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I'm wondering what are the benefits of having your top row of 'important' links/buttons on a web page duplicated at the bottom. Traditionally the bottom of forms or pages has been for boring stuff like site maps and privacy information; but; in pages where you scroll down many pages (that wrote funny) it is a pain to have to return to the top to click a link such as "Questions" or "Ask Question". I'd like the bottom to duplicate the top of a page.

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up vote 2 down vote accepted

Navigation in multiple places seems fine to me. I've seen plenty of pages where the main navigation items are repeated at the bottom. I think it's very handy.

It's worth investigating CSS alternatives like the stuck-in-place navigation on a site like www.anncoulter.com. This method places a navigation block to one side that stays in one place relative to the scroll position; that is, it never moves. I mention the Ann Coulter site only because it's the smoothest execution of the concept I've seen.

It doesn't seem to work in IE7, though. FF, Opera, Chrome, and Safari for Windows all work properly; in IE7 the navigation block scrolls out of sight with the top of the page.

Steve Erbach
Neenah, WI

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Look at my website: ultimatemmo.webege.com the header and page navigation I have there only use fixed positioning (however the way the page navigation scrolls is done using jQuery) oh and don't worry about the appearance or broken pictures on the site (I'm in the middle of doing changes and uploaded what I have only on the main page to demonstrate the site nav bar) – Mark Kramer Sep 28 '11 at 22:10

This is quite subjective and would really depend on the web page in question. If, as you implied, the page is quite long and involves a lot of scrolling then having the links duplicated at the bottom would probably be a good idea in terms of usability. However, very long pages would possibly suggest that the web site design could do with some looking at as this is not gererally perceived as good design (again subjective as this depends on the content and function of the site.)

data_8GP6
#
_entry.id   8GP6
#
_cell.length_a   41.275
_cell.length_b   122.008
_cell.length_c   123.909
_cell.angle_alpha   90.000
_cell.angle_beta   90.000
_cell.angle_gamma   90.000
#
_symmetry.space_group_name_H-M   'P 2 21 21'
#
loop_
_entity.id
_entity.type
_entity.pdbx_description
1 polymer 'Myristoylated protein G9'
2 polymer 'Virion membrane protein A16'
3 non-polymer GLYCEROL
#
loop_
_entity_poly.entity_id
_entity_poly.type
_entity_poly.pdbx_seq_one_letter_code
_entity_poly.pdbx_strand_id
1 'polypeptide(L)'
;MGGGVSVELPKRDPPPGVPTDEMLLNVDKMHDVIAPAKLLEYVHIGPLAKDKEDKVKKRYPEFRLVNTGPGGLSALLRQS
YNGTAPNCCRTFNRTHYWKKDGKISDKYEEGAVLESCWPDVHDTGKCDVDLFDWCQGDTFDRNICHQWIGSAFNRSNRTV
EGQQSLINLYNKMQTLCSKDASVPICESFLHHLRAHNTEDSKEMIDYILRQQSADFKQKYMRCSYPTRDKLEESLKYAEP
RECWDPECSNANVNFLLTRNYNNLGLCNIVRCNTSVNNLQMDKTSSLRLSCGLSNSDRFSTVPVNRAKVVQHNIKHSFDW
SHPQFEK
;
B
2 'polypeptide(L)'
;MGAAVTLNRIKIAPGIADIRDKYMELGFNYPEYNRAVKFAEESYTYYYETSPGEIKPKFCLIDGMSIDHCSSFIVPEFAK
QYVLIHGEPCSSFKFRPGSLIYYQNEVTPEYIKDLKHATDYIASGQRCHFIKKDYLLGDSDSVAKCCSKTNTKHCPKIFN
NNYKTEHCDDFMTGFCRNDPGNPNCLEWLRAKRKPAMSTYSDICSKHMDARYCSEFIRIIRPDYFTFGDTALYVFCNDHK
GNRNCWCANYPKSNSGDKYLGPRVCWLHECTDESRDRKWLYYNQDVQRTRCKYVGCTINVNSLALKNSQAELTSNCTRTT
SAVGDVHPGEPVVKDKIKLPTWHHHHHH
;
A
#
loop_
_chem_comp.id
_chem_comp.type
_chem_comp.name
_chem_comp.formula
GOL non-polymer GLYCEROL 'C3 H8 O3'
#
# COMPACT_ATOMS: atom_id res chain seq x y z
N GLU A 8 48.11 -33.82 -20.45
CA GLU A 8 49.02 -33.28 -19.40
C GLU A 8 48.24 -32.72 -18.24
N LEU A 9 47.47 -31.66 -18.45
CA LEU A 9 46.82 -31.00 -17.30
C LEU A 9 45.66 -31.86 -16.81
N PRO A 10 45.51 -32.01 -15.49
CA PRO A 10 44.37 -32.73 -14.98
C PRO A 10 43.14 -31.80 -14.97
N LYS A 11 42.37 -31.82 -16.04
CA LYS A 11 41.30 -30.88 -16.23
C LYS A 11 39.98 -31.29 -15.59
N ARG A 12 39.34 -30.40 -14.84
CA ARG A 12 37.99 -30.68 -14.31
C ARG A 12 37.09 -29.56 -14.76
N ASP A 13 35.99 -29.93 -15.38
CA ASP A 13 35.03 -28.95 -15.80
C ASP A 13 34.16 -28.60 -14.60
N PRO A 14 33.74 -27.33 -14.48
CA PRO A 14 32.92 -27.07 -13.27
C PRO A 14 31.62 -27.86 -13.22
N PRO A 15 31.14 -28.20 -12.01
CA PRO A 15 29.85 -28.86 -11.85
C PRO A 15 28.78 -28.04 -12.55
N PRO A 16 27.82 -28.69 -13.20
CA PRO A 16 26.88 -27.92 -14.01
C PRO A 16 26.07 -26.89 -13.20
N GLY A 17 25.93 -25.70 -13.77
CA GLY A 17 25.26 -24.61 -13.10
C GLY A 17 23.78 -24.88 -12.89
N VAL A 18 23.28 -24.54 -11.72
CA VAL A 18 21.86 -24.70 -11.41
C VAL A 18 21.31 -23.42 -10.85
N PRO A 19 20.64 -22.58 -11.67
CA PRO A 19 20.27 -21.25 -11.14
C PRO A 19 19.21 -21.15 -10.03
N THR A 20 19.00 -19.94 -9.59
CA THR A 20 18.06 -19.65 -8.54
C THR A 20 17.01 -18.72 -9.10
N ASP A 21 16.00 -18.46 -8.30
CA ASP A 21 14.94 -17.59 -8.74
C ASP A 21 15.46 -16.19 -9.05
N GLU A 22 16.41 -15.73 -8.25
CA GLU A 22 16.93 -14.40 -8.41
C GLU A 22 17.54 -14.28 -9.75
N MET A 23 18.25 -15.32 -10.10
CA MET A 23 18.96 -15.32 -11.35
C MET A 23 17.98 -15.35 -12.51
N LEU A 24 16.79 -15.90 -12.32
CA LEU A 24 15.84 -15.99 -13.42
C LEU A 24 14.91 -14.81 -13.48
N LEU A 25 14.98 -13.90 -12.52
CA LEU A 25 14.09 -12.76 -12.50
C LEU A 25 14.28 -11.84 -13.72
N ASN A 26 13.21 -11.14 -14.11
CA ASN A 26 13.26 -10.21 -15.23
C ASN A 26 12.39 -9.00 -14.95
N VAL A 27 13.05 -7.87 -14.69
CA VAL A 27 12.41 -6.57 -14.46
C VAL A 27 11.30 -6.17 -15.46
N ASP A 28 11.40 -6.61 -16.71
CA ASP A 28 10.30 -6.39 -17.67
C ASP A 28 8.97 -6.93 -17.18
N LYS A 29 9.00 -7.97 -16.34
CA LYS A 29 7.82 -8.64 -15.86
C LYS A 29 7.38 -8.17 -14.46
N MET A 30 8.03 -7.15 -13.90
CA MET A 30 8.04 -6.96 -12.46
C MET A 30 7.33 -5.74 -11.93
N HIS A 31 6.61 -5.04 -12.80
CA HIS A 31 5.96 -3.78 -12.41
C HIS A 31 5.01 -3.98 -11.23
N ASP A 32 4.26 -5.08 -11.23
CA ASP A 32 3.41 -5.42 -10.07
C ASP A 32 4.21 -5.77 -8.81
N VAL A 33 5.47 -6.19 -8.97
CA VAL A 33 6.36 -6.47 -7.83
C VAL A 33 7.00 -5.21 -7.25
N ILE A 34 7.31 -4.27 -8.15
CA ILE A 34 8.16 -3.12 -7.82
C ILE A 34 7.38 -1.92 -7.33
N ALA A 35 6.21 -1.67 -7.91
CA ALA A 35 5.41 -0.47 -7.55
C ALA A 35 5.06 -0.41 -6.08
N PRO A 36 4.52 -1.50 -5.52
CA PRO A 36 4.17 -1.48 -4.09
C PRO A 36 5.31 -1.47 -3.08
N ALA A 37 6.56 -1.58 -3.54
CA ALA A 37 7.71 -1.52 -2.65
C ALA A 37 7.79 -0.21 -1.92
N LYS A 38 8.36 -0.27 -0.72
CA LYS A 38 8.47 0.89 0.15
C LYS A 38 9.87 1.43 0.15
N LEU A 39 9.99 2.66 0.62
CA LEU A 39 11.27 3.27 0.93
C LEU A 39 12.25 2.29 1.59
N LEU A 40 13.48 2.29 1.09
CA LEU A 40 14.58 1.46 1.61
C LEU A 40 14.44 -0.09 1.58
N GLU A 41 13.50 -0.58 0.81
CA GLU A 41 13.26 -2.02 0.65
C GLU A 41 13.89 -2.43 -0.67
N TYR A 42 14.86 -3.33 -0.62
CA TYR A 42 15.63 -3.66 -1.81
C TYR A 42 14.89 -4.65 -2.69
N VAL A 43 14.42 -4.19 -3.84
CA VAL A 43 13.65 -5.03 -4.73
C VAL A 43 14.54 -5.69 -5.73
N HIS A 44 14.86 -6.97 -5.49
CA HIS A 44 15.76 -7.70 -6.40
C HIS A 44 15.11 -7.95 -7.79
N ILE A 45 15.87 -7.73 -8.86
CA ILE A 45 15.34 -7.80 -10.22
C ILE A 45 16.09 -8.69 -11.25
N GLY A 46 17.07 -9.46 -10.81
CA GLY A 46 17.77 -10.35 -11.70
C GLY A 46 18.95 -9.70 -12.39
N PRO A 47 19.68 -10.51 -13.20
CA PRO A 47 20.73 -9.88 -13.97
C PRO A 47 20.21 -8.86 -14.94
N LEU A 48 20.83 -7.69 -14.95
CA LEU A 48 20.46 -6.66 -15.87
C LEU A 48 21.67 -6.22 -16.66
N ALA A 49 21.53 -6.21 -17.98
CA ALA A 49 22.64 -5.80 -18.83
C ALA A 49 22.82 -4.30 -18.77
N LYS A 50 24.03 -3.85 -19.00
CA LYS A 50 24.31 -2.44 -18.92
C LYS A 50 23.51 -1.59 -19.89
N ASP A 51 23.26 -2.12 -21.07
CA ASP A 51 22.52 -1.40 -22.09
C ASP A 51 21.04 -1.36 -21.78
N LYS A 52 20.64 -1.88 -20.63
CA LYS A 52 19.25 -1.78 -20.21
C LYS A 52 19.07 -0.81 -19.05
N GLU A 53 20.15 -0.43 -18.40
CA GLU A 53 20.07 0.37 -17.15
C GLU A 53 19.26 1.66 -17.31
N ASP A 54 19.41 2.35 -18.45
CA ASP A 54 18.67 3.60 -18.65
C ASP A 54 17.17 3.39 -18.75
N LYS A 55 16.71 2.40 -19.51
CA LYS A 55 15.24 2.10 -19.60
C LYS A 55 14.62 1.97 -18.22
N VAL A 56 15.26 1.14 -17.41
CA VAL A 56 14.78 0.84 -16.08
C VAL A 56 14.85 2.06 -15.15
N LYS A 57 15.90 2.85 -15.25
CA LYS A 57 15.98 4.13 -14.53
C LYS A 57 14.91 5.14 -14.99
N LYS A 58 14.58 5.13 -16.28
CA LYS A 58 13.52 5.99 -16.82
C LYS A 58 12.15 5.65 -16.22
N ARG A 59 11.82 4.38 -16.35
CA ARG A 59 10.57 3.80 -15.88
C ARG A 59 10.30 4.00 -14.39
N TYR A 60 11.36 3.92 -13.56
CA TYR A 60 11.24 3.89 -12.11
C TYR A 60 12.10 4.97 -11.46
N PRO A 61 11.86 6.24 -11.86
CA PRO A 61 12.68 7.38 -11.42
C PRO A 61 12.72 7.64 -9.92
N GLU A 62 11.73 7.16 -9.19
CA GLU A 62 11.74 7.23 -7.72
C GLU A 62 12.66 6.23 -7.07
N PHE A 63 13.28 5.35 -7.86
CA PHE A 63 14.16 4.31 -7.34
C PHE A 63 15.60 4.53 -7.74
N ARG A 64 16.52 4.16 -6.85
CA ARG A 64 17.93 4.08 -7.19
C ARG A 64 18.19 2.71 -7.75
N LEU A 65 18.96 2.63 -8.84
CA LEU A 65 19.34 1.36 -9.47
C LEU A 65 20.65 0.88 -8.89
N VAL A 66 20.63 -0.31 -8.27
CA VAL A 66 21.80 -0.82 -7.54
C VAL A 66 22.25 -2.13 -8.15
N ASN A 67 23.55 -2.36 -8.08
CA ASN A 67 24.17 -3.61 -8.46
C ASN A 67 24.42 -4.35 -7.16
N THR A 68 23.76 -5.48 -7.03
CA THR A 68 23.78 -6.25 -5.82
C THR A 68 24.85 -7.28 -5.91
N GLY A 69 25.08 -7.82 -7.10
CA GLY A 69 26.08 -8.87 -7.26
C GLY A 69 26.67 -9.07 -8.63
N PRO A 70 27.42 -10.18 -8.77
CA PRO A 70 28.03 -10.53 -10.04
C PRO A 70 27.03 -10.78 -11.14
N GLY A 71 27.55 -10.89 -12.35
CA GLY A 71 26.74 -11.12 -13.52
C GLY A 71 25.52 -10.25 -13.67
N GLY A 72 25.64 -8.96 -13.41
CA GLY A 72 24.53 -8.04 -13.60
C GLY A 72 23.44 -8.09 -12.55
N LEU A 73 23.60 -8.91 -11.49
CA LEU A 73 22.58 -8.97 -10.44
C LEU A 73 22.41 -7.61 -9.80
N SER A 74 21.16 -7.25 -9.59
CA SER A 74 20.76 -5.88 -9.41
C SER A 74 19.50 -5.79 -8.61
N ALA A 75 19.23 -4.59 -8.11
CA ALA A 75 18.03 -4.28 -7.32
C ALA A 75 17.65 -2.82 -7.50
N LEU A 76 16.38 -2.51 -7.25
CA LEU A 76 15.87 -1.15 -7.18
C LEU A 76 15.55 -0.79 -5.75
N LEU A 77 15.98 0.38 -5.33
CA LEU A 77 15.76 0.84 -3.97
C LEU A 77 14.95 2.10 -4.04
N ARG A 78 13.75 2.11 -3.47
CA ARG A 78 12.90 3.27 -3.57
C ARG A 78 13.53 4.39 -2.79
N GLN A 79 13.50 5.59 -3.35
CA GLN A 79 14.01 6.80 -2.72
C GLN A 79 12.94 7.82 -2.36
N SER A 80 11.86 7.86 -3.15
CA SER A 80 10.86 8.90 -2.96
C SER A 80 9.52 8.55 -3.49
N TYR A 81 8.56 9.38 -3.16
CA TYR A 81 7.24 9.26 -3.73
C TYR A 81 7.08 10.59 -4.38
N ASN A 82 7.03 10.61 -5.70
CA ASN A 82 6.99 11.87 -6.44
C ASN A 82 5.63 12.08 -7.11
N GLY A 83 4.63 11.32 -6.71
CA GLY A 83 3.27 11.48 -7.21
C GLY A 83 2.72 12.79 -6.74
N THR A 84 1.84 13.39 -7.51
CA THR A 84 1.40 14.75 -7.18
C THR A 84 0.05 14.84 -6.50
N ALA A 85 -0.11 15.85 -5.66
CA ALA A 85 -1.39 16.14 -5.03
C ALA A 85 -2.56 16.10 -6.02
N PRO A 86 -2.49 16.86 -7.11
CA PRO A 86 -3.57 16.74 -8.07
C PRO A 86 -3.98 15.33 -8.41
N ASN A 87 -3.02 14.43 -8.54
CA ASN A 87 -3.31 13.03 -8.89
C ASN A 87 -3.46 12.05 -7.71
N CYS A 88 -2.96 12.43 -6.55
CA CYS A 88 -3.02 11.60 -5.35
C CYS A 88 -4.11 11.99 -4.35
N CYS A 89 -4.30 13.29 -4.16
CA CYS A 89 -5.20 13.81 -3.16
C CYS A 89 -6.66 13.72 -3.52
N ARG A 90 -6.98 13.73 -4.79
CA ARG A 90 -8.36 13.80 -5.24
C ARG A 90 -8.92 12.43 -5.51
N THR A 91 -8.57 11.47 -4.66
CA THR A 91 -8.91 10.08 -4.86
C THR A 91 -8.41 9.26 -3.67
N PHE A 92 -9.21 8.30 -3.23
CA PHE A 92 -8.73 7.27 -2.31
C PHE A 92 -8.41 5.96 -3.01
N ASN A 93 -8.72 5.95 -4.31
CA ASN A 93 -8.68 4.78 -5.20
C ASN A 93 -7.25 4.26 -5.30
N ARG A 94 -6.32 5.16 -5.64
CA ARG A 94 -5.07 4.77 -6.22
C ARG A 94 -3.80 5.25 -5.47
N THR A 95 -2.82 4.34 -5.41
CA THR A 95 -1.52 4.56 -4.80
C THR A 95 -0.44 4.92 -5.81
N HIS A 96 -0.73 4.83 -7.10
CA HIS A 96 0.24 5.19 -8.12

'Don't make me think' is generally regarded as a definitive source on web page design so would be a good place to start in getting answers to these types of issues.

Bottom line is you're free to design your page however you want and if you think it will be more user friendly to repeat your navigation at the bottom of the page then go ahead.

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Thanks for the Don't make me think hint. I'll have a read. I'm a bit of a n00b when it comes to 'modern' web design. My favorite is still craigs list. – Martlark Mar 16 '09 at 21:24

My webdesign is quite rusty, but 6-8 years ago it was considered good practice to repeat your navigation at the bottom of a page, as well as adding a 'back to top' link:

Home | News | Contact | Links | (Back to top)

But my personal favourite was to have the navigation div fixed, so that it stayed visible all the time, no matter how far you scrolled, as serbach suggests. But IE6 gave me quite some headaches, which is why I abandoned the idea. I believe that IE8 has an improved css implementation, so you might want to look into this.

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